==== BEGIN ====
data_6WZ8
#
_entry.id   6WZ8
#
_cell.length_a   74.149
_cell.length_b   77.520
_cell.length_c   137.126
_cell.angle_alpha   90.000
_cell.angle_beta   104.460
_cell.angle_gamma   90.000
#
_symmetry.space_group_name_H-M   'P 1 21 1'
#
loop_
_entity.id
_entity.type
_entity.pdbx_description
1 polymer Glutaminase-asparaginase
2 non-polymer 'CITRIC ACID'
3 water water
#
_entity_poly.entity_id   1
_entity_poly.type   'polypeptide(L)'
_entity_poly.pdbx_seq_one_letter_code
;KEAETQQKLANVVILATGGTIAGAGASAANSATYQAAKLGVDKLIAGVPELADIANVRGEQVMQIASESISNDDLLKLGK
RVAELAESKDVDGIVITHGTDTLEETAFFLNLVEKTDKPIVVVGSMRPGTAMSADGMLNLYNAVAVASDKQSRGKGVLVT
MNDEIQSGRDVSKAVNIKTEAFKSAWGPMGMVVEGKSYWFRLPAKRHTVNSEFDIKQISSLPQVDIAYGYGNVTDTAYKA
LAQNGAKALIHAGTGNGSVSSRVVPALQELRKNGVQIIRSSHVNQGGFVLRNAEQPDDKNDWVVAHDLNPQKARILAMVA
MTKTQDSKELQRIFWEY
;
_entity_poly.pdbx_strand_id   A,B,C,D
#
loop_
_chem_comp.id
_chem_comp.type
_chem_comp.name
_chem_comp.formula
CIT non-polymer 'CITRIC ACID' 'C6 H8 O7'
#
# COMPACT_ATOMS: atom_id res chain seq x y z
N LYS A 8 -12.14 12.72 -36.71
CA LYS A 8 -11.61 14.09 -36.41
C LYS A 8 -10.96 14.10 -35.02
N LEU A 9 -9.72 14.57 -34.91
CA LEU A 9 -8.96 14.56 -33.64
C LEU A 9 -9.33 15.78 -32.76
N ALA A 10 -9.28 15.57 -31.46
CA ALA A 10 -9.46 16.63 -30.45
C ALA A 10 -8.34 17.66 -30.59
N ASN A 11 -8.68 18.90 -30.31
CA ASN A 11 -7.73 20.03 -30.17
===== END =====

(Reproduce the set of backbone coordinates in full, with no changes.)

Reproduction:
data_6WZ8
#
_entry.id   6WZ8
#
_cell.length_a   74.149
_cell.length_b   77.520
_cell.length_c   137.126
_cell.angle_alpha   90.000
_cell.angle_beta   104.460
_cell.angle_gamma   90.000
#
_symmetry.space_group_name_H-M   'P 1 21 1'
#
loop_
_entity.id
_entity.type
_entity.pdbx_description
1 polymer Glutaminase-asparaginase
2 non-polymer 'CITRIC ACID'
3 water water
#
_entity_poly.entity_id   1
_entity_poly.type   'polypeptide(L)'
_entity_poly.pdbx_seq_one_letter_code
;KEAETQQKLANVVILATGGTIAGAGASAANSATYQAAKLGVDKLIAGVPELADIANVRGEQVMQIASESISNDDLLKLGK
RVAELAESKDVDGIVITHGTDTLEETAFFLNLVEKTDKPIVVVGSMRPGTAMSADGMLNLYNAVAVASDKQSRGKGVLVT
MNDEIQSGRDVSKAVNIKTEAFKSAWGPMGMVVEGKSYWFRLPAKRHTVNSEFDIKQISSLPQVDIAYGYGNVTDTAYKA
LAQNGAKALIHAGTGNGSVSSRVVPALQELRKNGVQIIRSSHVNQGGFVLRNAEQPDDKNDWVVAHDLNPQKARILAMVA
MTKTQDSKELQRIFWEY
;
_entity_poly.pdbx_strand_id   A,B,C,D
#
loop_
_chem_comp.id
_chem_comp.type
_chem_comp.name
_chem_comp.formula
CIT non-polymer 'CITRIC ACID' 'C6 H8 O7'
#
# COMPACT_ATOMS: atom_id res chain seq x y z
N LYS A 8 -12.14 12.72 -36.71
CA LYS A 8 -11.61 14.09 -36.41
C LYS A 8 -10.96 14.10 -35.02
N LEU A 9 -9.72 14.57 -34.91
CA LEU A 9 -8.96 14.56 -33.64
C LEU A 9 -9.33 15.78 -32.76
N ALA A 10 -9.28 15.57 -31.46
CA ALA A 10 -9.46 16.63 -30.45
C ALA A 10 -8.34 17.66 -30.59
N ASN A 11 -8.68 18.90 -30.31
CA ASN A 11 -7.73 20.03 -30.17